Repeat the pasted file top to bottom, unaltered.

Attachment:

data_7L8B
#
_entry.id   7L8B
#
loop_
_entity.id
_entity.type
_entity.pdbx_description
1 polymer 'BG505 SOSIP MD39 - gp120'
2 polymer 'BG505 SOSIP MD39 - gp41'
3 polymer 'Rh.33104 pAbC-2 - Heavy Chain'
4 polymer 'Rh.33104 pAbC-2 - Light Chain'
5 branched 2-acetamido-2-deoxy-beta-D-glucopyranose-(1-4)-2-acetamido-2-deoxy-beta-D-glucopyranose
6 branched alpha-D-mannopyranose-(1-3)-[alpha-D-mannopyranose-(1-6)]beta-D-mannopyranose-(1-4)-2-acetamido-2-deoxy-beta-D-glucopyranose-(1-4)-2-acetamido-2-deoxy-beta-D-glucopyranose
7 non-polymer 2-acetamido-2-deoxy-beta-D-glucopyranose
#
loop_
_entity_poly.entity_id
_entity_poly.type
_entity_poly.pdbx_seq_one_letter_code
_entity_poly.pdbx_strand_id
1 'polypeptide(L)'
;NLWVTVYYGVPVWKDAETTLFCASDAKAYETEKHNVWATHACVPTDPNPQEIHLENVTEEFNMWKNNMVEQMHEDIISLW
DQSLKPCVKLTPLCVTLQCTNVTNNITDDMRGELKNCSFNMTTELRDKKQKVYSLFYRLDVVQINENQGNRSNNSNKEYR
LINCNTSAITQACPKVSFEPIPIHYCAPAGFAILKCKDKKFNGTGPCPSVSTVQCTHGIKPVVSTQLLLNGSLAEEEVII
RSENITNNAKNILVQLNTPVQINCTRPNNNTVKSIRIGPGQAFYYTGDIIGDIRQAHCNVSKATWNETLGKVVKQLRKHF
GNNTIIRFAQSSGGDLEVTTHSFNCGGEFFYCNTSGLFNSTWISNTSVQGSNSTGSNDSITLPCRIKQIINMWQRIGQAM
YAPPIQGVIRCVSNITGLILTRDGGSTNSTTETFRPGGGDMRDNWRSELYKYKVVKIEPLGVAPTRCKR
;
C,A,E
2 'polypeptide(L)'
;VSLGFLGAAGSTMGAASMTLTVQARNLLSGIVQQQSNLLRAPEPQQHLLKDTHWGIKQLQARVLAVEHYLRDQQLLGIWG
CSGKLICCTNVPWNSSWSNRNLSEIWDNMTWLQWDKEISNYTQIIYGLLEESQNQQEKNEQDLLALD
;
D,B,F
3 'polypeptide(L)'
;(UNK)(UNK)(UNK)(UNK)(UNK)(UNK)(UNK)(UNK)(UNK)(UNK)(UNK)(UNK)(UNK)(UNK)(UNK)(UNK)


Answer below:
data_7L8B
#
_entry.id   7L8B
#
loop_
_entity.id
_entity.type
_entity.pdbx_description
1 polymer 'BG505 SOSIP MD39 - gp120'
2 polymer 'BG505 SOSIP MD39 - gp41'
3 polymer 'Rh.33104 pAbC-2 - Heavy Chain'
4 polymer 'Rh.33104 pAbC-2 - Light Chain'
5 branched 2-acetamido-2-deoxy-beta-D-glucopyranose-(1-4)-2-acetamido-2-deoxy-beta-D-glucopyranose
6 branched alpha-D-mannopyranose-(1-3)-[alpha-D-mannopyranose-(1-6)]beta-D-mannopyranose-(1-4)-2-acetamido-2-deoxy-beta-D-glucopyranose-(1-4)-2-acetamido-2-deoxy-beta-D-glucopyranose
7 non-polymer 2-acetamido-2-deoxy-beta-D-glucopyranose
#
loop_
_entity_poly.entity_id
_entity_poly.type
_entity_poly.pdbx_seq_one_letter_code
_entity_poly.pdbx_strand_id
1 'polypeptide(L)'
;NLWVTVYYGVPVWKDAETTLFCASDAKAYETEKHNVWATHACVPTDPNPQEIHLENVTEEFNMWKNNMVEQMHEDIISLW
DQSLKPCVKLTPLCVTLQCTNVTNNITDDMRGELKNCSFNMTTELRDKKQKVYSLFYRLDVVQINENQGNRSNNSNKEYR
LINCNTSAITQACPKVSFEPIPIHYCAPAGFAILKCKDKKFNGTGPCPSVSTVQCTHGIKPVVSTQLLLNGSLAEEEVII
RSENITNNAKNILVQLNTPVQINCTRPNNNTVKSIRIGPGQAFYYTGDIIGDIRQAHCNVSKATWNETLGKVVKQLRKHF
GNNTIIRFAQSSGGDLEVTTHSFNCGGEFFYCNTSGLFNSTWISNTSVQGSNSTGSNDSITLPCRIKQIINMWQRIGQAM
YAPPIQGVIRCVSNITGLILTRDGGSTNSTTETFRPGGGDMRDNWRSELYKYKVVKIEPLGVAPTRCKR
;
C,A,E
2 'polypeptide(L)'
;VSLGFLGAAGSTMGAASMTLTVQARNLLSGIVQQQSNLLRAPEPQQHLLKDTHWGIKQLQARVLAVEHYLRDQQLLGIWG
CSGKLICCTNVPWNSSWSNRNLSEIWDNMTWLQWDKEISNYTQIIYGLLEESQNQQEKNEQDLLALD
;
D,B,F
3 'polypeptide(L)'
;(UNK)(UNK)(UNK)(UNK)(UNK)(UNK)(UNK)(UNK)(UNK)(UNK)(UNK)(UNK)(UNK)(UNK)(UNK)(UNK)